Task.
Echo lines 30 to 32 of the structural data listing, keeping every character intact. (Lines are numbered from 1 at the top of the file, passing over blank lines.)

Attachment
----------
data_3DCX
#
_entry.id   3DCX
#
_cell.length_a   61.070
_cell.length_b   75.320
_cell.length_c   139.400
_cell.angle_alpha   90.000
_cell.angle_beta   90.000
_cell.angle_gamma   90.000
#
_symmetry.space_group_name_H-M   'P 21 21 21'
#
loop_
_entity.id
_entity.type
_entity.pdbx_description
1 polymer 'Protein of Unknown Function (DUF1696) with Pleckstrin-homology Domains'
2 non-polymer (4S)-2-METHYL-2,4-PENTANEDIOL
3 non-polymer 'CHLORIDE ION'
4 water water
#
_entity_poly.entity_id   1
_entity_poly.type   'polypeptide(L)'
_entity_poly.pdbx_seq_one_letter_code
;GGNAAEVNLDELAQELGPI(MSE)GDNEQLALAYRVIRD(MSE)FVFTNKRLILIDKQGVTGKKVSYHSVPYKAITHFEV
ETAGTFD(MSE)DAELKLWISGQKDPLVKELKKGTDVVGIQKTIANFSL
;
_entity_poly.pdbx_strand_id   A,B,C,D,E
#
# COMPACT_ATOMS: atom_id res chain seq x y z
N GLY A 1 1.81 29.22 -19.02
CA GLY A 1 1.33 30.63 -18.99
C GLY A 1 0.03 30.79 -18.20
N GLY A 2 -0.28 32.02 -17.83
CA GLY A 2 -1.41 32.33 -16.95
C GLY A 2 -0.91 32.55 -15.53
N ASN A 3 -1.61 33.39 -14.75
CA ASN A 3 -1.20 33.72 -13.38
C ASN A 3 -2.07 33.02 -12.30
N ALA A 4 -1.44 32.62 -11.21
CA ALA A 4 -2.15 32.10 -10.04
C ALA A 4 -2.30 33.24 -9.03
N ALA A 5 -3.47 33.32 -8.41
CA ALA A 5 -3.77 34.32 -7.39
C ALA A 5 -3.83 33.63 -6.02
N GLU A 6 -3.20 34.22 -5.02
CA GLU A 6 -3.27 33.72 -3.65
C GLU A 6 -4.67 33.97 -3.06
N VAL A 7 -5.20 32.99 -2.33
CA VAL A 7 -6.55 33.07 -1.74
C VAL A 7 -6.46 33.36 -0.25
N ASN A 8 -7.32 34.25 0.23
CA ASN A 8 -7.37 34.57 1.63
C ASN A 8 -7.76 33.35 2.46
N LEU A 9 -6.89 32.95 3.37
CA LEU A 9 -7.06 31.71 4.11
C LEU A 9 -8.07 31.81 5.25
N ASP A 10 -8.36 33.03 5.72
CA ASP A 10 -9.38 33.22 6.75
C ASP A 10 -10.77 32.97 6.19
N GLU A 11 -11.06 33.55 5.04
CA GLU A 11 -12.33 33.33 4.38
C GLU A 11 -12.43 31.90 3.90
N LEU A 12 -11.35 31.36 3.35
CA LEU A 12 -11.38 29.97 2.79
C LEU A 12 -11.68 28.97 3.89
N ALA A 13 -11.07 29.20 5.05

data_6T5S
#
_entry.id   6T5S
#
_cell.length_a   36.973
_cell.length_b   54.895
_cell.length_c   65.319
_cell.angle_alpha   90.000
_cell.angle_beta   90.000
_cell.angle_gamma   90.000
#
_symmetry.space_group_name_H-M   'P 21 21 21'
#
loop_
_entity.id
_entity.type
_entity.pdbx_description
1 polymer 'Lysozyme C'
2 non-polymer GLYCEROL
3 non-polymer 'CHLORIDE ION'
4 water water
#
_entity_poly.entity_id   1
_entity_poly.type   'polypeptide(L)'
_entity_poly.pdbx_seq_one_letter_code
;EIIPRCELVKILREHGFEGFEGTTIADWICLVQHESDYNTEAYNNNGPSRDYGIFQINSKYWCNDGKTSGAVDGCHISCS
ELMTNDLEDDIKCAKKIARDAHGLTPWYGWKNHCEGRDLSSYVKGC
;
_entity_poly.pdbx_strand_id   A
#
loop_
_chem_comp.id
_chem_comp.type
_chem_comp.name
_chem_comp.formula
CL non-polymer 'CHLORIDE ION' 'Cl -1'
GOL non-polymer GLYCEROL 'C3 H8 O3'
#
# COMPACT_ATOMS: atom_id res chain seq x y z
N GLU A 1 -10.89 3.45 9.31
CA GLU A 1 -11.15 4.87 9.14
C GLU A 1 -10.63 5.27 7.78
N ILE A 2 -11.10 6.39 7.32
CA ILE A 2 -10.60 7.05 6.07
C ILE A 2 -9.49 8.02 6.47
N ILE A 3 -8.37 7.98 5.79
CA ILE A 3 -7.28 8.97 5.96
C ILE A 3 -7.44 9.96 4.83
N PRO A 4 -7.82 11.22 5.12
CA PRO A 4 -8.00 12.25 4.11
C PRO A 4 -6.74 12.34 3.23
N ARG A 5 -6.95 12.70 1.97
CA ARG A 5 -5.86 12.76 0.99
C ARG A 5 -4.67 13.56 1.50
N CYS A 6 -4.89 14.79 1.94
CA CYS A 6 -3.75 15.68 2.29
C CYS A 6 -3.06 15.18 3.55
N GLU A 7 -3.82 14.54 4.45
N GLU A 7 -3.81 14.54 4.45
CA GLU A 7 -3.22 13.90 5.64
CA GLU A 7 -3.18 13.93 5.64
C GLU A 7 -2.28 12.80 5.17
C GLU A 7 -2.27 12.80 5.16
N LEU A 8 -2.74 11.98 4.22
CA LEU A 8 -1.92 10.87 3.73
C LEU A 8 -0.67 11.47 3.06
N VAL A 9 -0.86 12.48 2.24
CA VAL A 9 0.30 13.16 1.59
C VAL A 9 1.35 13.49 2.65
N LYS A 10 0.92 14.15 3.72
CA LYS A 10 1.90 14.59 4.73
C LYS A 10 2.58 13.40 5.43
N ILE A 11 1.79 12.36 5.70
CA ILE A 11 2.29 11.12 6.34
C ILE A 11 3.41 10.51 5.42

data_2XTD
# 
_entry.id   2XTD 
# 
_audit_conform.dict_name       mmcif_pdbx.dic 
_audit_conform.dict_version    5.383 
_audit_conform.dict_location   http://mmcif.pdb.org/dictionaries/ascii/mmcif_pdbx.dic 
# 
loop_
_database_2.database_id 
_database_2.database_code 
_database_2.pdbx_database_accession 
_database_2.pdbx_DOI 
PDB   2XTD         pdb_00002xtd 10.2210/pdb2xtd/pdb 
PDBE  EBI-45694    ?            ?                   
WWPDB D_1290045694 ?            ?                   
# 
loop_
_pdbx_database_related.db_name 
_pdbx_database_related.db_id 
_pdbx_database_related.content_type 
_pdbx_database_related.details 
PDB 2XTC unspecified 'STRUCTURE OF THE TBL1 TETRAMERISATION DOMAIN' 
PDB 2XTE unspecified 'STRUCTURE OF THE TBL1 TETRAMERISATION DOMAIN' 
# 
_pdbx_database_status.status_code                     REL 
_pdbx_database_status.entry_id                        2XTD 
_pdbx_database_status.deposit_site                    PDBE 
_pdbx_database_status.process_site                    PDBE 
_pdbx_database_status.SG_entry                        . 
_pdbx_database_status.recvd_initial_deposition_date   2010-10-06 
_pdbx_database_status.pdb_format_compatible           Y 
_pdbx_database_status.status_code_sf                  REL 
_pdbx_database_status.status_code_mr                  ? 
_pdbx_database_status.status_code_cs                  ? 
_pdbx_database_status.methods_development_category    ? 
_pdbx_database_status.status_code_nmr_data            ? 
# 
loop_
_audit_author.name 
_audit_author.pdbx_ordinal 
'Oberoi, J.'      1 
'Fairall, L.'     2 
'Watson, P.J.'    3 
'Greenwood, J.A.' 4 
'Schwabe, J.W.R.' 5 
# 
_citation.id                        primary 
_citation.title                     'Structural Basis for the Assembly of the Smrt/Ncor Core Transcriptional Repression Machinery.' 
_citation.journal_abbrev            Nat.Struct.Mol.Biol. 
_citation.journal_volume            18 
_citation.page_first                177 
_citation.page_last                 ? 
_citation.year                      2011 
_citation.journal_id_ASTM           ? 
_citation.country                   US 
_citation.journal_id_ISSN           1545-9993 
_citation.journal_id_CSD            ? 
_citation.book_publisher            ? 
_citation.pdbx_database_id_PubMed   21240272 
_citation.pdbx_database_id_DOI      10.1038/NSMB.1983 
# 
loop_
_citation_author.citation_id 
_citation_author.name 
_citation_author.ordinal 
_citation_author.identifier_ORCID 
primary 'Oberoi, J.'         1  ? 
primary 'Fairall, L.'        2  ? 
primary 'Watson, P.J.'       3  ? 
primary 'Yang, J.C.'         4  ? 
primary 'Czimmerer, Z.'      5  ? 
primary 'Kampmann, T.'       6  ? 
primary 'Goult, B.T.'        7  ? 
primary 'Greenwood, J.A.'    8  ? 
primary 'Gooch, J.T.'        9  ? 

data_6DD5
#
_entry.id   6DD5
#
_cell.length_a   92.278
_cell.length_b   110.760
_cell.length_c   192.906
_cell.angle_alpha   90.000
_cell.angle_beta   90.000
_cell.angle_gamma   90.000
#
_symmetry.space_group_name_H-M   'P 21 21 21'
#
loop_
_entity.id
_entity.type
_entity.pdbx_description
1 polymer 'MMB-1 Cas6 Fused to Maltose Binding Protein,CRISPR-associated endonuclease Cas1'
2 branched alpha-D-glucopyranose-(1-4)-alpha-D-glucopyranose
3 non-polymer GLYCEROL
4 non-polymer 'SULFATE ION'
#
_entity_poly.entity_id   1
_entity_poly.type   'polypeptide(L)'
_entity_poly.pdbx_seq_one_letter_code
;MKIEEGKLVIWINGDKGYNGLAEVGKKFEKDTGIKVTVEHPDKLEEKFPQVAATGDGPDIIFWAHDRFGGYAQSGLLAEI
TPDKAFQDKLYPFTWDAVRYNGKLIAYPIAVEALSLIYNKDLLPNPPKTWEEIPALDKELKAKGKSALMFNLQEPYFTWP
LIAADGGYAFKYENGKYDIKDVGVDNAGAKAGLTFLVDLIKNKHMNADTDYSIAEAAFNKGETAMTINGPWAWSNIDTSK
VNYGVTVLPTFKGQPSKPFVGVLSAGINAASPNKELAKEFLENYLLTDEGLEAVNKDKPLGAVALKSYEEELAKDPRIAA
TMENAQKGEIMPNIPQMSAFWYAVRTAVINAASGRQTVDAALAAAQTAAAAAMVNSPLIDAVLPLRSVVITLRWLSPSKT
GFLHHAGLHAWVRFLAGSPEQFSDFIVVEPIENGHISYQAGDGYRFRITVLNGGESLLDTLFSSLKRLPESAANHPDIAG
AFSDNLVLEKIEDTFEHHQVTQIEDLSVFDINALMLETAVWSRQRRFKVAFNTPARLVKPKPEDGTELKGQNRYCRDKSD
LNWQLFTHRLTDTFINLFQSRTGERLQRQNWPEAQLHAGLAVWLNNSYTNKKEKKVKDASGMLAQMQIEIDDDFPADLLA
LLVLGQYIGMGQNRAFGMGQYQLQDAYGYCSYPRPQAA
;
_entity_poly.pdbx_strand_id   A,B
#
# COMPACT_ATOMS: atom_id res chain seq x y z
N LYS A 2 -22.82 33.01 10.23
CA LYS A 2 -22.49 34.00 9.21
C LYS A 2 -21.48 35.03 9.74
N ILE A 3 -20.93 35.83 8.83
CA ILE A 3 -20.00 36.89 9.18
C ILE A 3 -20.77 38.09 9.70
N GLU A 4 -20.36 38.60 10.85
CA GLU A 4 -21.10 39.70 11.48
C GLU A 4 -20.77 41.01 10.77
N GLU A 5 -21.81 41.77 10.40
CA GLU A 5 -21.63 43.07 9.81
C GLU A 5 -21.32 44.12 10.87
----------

#
# COMPACT_ATOMS: atom_id res chain seq x y z
N GLY A 1 1.81 29.22 -19.02